Mayor Eric Adams and Department of Education (DOE) Chancellor David Banks Monday unveiled a new public-private partnership program to place high school students in apprenticeships at major companies over the next three years,
The program, dubbed Career Readiness and Modern Youth Apprenticeship (CRMYA), is an expansion of the city’s Student Pathways initiative. CRMYA promises to connect 3,000 New York City public school students across 50 schools with apprenticeships at companies focussed on finance, business and technology.
Banks said enrollment across city schools is declining because “schools aren’t speaking to students’ passions” and CRMYA is a way to reinvigorate those passions by connecting in-school learning to real-world experiences.
“Career connected learning informed by expanding on our quality Career and Technical Education programs will ensure that New York City public school students graduate with real world skills and experiences,” Banks said. “It will give them a head start towards college and careers, will also help them build their post secondary plan and put them on a path to rewarding careers and long term economic security.”
Banks and Adams made the announcement at the JPMorgan Chase’s Midtown Manhattan headquarters. Also on hand were several to administration officials and JPMorgan Chase Chair and CEO Jamie Dimon.
Under the program, Banks said, students will earn entry-level wages between $15 – minimum wage – and $25 an hour and gain skills that’ll prepare them for the work world and a college education.
Adams said this is a way to remedy a system that has barred young people of color from low income communities from getting exposure to work experiences at major companies like JPMorgan Chase. And, Adams said, partnering with the private sector on programs like CRMYA is the way to give underserved youth better access to the work opportunities they’ve been traditionally walled off from.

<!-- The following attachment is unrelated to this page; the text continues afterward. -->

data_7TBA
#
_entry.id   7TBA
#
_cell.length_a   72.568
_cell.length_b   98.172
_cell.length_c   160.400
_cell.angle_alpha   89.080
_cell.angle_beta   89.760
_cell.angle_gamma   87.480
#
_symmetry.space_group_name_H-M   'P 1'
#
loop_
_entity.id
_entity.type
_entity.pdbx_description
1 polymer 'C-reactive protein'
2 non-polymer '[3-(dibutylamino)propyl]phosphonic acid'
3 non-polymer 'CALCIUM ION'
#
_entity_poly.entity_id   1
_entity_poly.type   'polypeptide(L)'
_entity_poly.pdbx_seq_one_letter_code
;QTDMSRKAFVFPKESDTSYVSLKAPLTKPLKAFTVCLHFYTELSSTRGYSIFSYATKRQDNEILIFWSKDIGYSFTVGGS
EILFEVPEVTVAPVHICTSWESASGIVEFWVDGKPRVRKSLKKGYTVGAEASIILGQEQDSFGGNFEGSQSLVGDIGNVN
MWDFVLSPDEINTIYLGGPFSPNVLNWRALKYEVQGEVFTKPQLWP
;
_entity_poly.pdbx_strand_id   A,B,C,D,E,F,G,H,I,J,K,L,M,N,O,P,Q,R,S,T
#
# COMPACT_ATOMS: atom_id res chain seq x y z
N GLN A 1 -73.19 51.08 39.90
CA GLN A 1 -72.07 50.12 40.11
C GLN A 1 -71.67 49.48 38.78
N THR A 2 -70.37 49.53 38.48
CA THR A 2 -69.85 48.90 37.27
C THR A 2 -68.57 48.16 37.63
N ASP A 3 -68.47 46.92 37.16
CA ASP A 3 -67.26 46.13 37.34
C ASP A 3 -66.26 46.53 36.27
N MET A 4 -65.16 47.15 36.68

“This is a moment that’s going to unleash and unlock the potential of people who have been just betrayed for so long,” Adams said. “We’ve normalized betrayal, we’ve normalized it.”
“We know every year, 65 percent of Black and brown children will never reach proficiency every year,” he added. “We knew it was happening to foster care children and we just kept on doing business. How the hell do you have leaders of our city not sit down with our industry leaders and say ‘we have to do this together’?”
The public-private partnerships supporting the program were with businesses associated with the New York Jobs CEO Council. The program will be funded by $33 billion from the city, the mayor said, as well as another $8 million from Bloomberg Philanthropies – run by former Mayor Michael Bloomberg.
Additionally, Banks said, CRMYA will provide 15,000 9th and 10th graders across 50 schools with career-readiness skills. And the program will give teachers work experiences at these companies as well, so they’re more equipped to reinforce all that students learn through their apprenticeships.
“You see, it’s very difficult for the teachers to reinforce what we’re trying to do if they haven’t had any level of exposure to the 21st century workplace themselves,” Banks said. “So we’ve got to reach a number of dots that we have to connect, if we are really about providing true opportunity for our kids. We want teachers to have a deeper understanding of this work so that they can teach our students these skills themselves.”